November 27, 2020 3 min read


Premier League Clubs to See Fans Return in Non-Tier 3 Areas

Soccer fans in non-Tier 3 areas in the UK will be allowed to return to stadiums with the cap set at 2,000 spectators per event.

Premier League to Allow Local Fans to Return

Empty stadiums and missing gate receipts will no longer be the case, as the English Premier League will once again allow fans to attend live events, following an announcement by the government regarding new anti-pandemic measures on Thursday.

Because of the individualized approach to reopening, some clubs will still remain in regions that are heavily impacted by covid-19 and won’t be allowed to restart operations with a live audience present.  This includes Manchester United and City.

Yet, sports won’t see things return back to normal just yet. Even stadiums that reopen will only be able to host home fans and at vastly reduced capacity. Up to 2,000 spectators will be allowed to attend games at Everton and Liverpool starting Wednesday, for example.

Premier League Clubs to Host Matches

Other clubs that will be able to host 2,000 spectators at a time include Brighton and Southampton, Arsenal, Chelsea, Fulham, West Ham, Tottenham and Crystal Palace. Effectively, Arsenal will be able to host the home challenge against Rapid Vienna, part of the Europa League, at the team’s Emirates Stadium on Thursday, December 3.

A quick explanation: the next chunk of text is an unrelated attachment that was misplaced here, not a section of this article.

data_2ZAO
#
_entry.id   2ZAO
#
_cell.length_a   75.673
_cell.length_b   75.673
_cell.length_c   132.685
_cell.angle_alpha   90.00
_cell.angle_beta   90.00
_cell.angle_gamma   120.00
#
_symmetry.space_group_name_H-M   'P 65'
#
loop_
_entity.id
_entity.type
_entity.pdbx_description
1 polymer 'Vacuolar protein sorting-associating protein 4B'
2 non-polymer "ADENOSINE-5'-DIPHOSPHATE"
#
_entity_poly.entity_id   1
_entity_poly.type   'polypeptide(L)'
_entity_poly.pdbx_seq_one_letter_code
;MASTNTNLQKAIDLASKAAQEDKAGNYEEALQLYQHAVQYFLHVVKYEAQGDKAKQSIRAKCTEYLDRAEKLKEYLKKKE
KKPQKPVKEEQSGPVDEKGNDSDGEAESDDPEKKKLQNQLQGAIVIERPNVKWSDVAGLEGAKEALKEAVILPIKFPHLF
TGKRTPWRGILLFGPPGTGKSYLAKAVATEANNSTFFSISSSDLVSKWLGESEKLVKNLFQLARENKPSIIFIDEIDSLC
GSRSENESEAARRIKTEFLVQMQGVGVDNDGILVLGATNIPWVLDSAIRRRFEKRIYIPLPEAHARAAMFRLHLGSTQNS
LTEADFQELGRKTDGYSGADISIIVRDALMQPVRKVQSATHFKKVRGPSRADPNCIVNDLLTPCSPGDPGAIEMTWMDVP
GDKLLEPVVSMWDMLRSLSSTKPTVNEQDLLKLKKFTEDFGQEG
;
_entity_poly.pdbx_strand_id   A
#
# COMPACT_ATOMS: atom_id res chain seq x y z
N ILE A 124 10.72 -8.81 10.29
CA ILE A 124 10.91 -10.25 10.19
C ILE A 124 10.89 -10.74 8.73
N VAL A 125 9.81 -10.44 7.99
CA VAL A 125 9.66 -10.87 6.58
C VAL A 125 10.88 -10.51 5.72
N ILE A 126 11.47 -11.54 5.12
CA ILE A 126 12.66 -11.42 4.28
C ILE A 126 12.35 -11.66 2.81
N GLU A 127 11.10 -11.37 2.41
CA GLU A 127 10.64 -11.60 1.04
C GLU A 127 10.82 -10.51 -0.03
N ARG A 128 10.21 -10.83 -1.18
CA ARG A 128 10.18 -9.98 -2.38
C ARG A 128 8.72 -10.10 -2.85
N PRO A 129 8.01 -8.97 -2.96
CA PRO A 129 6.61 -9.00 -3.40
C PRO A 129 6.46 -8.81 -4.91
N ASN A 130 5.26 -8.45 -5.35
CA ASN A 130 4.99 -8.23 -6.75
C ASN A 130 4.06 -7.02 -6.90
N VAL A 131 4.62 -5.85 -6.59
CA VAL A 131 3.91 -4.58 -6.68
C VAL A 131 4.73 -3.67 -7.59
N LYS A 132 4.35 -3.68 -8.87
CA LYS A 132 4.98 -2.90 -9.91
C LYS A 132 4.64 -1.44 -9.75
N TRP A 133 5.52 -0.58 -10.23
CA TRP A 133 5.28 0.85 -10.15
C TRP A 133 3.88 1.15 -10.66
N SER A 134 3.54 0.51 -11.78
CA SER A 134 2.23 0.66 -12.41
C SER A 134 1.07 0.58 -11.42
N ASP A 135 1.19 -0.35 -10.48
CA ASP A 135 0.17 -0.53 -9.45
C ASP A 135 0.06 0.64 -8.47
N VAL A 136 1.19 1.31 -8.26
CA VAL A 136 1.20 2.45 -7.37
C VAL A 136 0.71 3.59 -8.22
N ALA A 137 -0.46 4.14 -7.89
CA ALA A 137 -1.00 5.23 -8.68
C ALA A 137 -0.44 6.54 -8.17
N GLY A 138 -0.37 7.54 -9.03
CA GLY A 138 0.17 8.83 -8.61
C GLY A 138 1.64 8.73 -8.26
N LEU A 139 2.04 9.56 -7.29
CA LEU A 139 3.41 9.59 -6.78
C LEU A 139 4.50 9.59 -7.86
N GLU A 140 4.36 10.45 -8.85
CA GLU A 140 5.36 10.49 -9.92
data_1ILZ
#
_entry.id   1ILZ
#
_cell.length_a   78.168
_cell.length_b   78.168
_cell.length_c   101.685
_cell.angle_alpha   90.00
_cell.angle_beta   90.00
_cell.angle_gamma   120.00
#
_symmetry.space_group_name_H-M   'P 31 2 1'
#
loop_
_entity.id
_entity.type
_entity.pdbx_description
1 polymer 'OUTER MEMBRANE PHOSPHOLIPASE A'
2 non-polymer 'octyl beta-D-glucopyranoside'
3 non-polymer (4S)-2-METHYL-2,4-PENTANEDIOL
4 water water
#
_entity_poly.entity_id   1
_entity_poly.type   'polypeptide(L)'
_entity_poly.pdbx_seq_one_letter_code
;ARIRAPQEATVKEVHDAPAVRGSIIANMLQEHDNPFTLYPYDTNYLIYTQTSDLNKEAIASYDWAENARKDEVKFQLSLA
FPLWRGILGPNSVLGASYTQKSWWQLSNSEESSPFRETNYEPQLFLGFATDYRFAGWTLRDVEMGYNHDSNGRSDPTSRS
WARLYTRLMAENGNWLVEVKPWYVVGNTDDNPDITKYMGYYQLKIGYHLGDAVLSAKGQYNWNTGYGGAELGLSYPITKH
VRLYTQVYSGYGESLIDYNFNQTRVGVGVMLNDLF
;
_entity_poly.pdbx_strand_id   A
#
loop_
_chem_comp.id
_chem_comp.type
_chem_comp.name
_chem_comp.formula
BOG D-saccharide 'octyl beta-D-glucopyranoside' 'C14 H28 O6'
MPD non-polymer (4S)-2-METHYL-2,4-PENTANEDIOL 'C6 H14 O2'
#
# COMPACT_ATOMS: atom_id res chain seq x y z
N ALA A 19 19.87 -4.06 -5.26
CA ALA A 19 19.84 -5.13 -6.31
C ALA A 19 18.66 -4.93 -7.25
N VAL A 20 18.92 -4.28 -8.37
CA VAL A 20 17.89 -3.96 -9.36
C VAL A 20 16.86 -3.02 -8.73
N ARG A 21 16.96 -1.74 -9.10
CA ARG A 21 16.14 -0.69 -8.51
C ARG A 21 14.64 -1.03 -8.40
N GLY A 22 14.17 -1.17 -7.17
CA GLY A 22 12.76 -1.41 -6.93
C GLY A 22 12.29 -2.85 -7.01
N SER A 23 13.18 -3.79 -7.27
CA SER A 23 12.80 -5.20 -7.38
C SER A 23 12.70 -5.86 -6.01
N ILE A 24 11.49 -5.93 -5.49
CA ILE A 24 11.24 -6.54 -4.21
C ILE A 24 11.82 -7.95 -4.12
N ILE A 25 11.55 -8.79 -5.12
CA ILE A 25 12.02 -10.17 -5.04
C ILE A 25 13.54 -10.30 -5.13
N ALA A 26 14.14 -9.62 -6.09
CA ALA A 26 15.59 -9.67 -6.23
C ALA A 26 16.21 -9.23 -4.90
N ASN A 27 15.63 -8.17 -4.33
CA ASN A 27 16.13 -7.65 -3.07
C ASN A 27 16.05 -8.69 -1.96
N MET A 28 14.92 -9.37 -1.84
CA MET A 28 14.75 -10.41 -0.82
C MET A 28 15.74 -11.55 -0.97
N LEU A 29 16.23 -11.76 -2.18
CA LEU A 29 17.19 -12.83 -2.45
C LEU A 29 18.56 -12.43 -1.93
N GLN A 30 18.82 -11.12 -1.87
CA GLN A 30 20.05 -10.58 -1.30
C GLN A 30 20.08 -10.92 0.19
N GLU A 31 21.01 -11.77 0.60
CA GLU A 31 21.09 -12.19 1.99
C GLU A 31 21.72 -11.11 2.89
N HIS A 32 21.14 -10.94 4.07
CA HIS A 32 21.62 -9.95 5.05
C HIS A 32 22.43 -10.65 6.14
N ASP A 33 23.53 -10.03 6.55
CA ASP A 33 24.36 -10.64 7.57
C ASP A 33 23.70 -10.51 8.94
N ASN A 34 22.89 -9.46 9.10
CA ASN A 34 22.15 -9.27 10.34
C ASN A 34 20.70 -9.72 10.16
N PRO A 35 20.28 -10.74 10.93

Meanwhile, Manchester United is going to play a game on December 2, hosting Paris Saint-Germain (PSG), and coinciding with the same day the lockdown in the United Kingdom ends. Other soccer derbies will be hosted by West Ham.

Conversely, many other clubs will have to comply with stricter measures and no live audiences, because they remain in the so-called Tier 3 areas, designated as too dangerous to host live spectators right now. They include Aston Villa, Burnley, Leicester, Leeds, Newcastle, West Bromwich and Wolverhampton.

Lack of Fans Impacting Results

Some have been sceptical of the measures, with Leeds manager Marcelo Bielsa arguing that the presence of fans has a direct impact on a team’s performance. Not allowing fans to travel would mean that one team will always have a disadvantage, Bielsa argues. A similar sentiment has been expressed on several other occasions.

As per the new measures, the United Kingdom is allowing up to 4,000 spectators to attend elite sports events. With fans gone, sports clubs have been struggling financially. Now, the government wants to take a tougher stance on sports betting sponsorships which have been a huge part of the funding model for many clubs.

Lead Editor

Mike made his mark on the industry at a young age as a consultant to companies that would grow to become regulators. Now he dedicates his weekdays to his new project a the lead editor of, aiming to educate the masses on the latest developments in the gambling circuit.

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